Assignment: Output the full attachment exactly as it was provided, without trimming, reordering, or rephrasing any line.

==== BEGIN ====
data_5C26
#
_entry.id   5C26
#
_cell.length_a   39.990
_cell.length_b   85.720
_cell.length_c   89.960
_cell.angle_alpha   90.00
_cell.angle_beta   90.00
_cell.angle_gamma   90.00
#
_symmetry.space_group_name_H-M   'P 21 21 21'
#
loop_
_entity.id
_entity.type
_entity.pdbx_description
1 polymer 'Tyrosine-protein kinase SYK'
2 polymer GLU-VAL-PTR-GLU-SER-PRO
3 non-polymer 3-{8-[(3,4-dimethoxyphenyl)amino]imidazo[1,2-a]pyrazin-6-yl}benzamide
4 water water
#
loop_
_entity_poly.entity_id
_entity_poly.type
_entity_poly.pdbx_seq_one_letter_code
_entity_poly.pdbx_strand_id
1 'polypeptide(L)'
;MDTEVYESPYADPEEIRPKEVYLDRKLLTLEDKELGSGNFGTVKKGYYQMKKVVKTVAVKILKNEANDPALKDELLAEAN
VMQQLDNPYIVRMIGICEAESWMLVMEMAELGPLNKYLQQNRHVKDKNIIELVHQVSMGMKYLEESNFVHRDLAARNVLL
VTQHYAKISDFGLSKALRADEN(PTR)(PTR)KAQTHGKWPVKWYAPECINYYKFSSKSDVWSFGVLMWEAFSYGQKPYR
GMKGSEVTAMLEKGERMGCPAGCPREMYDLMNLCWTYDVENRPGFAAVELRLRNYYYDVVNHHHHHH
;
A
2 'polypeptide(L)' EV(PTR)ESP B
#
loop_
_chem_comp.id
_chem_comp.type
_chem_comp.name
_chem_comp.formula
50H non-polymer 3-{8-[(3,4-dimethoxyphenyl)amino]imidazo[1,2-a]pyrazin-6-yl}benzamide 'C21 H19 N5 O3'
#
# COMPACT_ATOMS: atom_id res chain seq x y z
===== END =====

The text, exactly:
data_5C26
#
_entry.id   5C26
#
_cell.length_a   39.990
_cell.length_b   85.720
_cell.length_c   89.960
_cell.angle_alpha   90.00
_cell.angle_beta   90.00
_cell.angle_gamma   90.00
#
_symmetry.space_group_name_H-M   'P 21 21 21'
#
loop_
_entity.id
_entity.type
_entity.pdbx_description
1 polymer 'Tyrosine-protein kinase SYK'
2 polymer GLU-VAL-PTR-GLU-SER-PRO
3 non-polymer 3-{8-[(3,4-dimethoxyphenyl)amino]imidazo[1,2-a]pyrazin-6-yl}benzamide
4 water water
#
loop_
_entity_poly.entity_id
_entity_poly.type
_entity_poly.pdbx_seq_one_letter_code
_entity_poly.pdbx_strand_id
1 'polypeptide(L)'
;MDTEVYESPYADPEEIRPKEVYLDRKLLTLEDKELGSGNFGTVKKGYYQMKKVVKTVAVKILKNEANDPALKDELLAEAN
VMQQLDNPYIVRMIGICEAESWMLVMEMAELGPLNKYLQQNRHVKDKNIIELVHQVSMGMKYLEESNFVHRDLAARNVLL
VTQHYAKISDFGLSKALRADEN(PTR)(PTR)KAQTHGKWPVKWYAPECINYYKFSSKSDVWSFGVLMWEAFSYGQKPYR
GMKGSEVTAMLEKGERMGCPAGCPREMYDLMNLCWTYDVENRPGFAAVELRLRNYYYDVVNHHHHHH
;
A
2 'polypeptide(L)' EV(PTR)ESP B
#
loop_
_chem_comp.id
_chem_comp.type
_chem_comp.name
_chem_comp.formula
50H non-polymer 3-{8-[(3,4-dimethoxyphenyl)amino]imidazo[1,2-a]pyrazin-6-yl}benzamide 'C21 H19 N5 O3'
#
# COMPACT_ATOMS: atom_id res chain seq x y z